In Sharing the Burden: The Armenian Question, Humanitarian Intervention, and Anglo-American Visions of Global Order
(Oxford University Press, 2019), Charlie Laderman exposes the way that imperial ambitions suffused the ideas and practices of turn-of-century humanitarian intervention. Beginning his story in the late 19th century Ottoman Empire, Dr. Laderman demonstrates how the successive waves of violence perpetrated against Armenian Christians provoked new ways of thinking about imperial governance, the practice of intervening on humanitarian grounds, and notions of “civilization” itself.
Laderman’s book opens in the mid-19th century Ottoman Empire, when both Eastern and Western European states stood poised to further destabilize the Ottoman government with repeated interventions and invasions into its territory, ostensibly on behalf of the Ottoman Empire’s non-Muslim subjects. The Ottoman administration’s precarity, coupled with intensifying religious and ethnic tensions along the Empire’s far-flung borders, created conditions that were ripe for violence and abuse. By the 1890s, this violence became directed squarely at the Armenian Christian minority in the eastern province of Anatolia. The repeated waves of violence committed against the Armenian Ottomans after 1894 became what both Laderman and his historical actors call the “Armenian Question”—a problem that British and U.S. officials, American missionaries, and the broader American public became increasingly desperate to “solve.”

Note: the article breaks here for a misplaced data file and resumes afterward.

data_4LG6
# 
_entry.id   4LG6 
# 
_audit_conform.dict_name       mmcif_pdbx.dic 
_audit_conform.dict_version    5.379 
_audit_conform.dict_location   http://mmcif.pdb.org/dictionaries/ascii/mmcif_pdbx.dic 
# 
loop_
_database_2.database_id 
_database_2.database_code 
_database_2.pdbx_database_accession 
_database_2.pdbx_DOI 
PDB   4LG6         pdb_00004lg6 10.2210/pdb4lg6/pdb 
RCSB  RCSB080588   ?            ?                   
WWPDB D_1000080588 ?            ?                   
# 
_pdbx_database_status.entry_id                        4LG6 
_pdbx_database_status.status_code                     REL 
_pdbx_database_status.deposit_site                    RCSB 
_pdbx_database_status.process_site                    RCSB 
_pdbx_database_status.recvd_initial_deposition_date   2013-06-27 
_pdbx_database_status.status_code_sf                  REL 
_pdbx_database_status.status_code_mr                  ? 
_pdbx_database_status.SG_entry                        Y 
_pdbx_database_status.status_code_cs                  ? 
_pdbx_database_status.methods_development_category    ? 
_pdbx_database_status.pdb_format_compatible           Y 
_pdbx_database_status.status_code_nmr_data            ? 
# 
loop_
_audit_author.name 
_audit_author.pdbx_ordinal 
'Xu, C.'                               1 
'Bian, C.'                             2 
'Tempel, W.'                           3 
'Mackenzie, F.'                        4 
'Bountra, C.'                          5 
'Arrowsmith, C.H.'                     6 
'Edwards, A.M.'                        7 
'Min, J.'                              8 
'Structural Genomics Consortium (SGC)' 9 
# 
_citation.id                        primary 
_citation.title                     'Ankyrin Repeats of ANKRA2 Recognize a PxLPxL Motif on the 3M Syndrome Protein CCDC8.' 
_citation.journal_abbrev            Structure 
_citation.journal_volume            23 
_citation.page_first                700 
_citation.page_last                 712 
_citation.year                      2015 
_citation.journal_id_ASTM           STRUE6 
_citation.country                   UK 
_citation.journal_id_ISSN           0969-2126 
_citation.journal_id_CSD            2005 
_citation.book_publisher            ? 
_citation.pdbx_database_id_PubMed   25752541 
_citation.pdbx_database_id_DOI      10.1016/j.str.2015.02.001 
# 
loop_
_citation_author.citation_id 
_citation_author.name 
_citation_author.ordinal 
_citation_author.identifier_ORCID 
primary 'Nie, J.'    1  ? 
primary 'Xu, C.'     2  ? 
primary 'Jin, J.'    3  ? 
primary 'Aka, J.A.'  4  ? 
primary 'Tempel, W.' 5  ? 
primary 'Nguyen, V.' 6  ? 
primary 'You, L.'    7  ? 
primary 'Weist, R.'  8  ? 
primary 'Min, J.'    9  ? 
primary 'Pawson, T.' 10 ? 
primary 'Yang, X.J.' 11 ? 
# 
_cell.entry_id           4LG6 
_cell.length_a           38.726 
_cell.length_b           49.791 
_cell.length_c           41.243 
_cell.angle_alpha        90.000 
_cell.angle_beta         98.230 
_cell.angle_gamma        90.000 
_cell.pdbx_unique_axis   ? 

Laderman structures his book around the kinds of “solutions” that American and British politicians, missionaries, and journalists proffered in response to escalating violence toward Armenians. In Laderman’s telling, the Armenian massacres became a lens through which British and American officials came to interpret the practices of “enlightened” versus “barbaric” imperial rule—and it made them puzzle whether or how a prospective Anglo-American alliance might secure a more “stable” and humanitarian global order. In recovering this history, Dr. Laderman challenges the notion that humanitarian intervention originated as a form of international politics only in the latter half of the 20th century. He ultimately demonstrates just how crucial the Armenian Genocide was in early 20th-century conceptions and praxes of imperial internationalism—and what this meant for the Anglo-American relationship and global governance more broadly after the First World War.
is a Lecturer in International History at the War Studies Department of King’s College, London. He was previously a Fox International Fellow and Smith Richardson Fellow in International Security Studies at Yale University, and a Harrington Faculty Fellow at the Lyndon B. Johnson School of Public Affairs and Clements Center for National Security at the University of Texas, Austin.
Sarah Nelson is a PhD candidate at Vanderbilt University’s department of history, and a joint-PhD candidate in Comparative Media Analysis and Practice (CMAP). Her dissertation addresses the history of international telecommunications governance, tracing the long history of attempts.